Local daily Yediot Ahronot said Livni would leave for Beijing on Saturday to try to persuade the Chinese not to veto a new round of economic sanctions against Iran, which is suspected of trying to develop nuclear weapons.
Tehran insists its nuclear program is peaceful, but Western powers are skeptical and are trying to pressure Iran to abandon atomic arms production hopes through diplomatic and economic sanctions.
An Israeli foreign ministry official, speaking on condition of anonymity as Livni's trip has not yet been officially announced, said she planned to pay a brief visit to China "in the near future" for talks that would include the Iran issue.
At a joint press conference with U.S. Secretary of State Condoleezza Rice in Jerusalem on Wednesday, Livni said she hoped a third set of sanctions that is being considered would be tougher and not watered down to gain consensus.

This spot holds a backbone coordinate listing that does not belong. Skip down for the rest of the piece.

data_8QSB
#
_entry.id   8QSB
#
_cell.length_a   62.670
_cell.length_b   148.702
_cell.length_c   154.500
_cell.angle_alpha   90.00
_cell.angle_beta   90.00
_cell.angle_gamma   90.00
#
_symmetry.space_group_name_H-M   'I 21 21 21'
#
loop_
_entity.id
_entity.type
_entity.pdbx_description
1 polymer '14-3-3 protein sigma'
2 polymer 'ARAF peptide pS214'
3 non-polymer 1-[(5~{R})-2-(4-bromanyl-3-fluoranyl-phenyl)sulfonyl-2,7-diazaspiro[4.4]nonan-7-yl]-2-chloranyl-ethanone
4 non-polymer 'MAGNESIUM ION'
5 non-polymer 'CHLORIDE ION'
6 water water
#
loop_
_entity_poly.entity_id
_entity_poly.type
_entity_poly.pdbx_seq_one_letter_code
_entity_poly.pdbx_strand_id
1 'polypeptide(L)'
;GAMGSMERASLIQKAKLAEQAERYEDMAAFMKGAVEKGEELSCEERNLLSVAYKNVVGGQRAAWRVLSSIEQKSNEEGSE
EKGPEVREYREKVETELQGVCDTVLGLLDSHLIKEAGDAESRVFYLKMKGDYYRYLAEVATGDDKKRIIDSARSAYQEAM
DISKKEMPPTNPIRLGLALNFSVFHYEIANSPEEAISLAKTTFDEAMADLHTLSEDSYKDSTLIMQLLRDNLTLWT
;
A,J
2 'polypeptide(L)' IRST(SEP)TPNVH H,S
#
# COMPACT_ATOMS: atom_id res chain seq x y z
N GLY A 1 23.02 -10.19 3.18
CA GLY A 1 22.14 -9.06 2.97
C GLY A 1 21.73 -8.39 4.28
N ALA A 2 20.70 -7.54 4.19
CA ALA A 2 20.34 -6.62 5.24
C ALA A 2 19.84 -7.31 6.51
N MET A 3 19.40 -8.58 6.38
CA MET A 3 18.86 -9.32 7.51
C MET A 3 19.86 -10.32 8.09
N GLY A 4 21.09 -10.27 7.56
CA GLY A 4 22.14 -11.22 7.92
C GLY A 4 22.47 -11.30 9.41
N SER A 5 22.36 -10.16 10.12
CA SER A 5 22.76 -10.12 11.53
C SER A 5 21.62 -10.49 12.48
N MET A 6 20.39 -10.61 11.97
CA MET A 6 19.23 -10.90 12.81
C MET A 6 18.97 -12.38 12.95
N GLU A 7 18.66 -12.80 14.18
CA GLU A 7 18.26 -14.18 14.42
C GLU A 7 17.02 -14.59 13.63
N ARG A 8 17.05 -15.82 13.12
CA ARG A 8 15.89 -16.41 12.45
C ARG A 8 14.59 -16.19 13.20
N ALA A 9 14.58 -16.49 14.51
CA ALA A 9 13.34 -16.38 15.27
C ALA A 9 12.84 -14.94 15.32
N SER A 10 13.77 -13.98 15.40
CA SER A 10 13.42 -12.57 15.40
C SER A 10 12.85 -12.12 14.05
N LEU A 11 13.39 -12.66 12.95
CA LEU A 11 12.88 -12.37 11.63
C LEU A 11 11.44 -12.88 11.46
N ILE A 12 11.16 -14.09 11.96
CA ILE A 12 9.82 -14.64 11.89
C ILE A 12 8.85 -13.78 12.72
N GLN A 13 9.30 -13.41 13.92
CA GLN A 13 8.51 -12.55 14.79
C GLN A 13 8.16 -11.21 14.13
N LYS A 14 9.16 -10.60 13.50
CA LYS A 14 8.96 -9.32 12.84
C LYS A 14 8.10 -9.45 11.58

"In the past, the need to get everybody on board, including Russia and China,has led to some compromises on the nature of the sanctions. I hope this will not be the case this time," Livni said. "I believe that the world understands that it cannot afford a nuclear Iran, an Iran with a nuclear weapon."
Leading the Israeli diplomatic offensive, Prime Minister Ehud Olmert makes a lightning visit to Moscow on Thursday for talks with Russian President Vladimir Putin that will include Iran's nuclear program.
On Wednesday, U.S. President George W. Bush warned that a nuclear Iran would ignite World War III.
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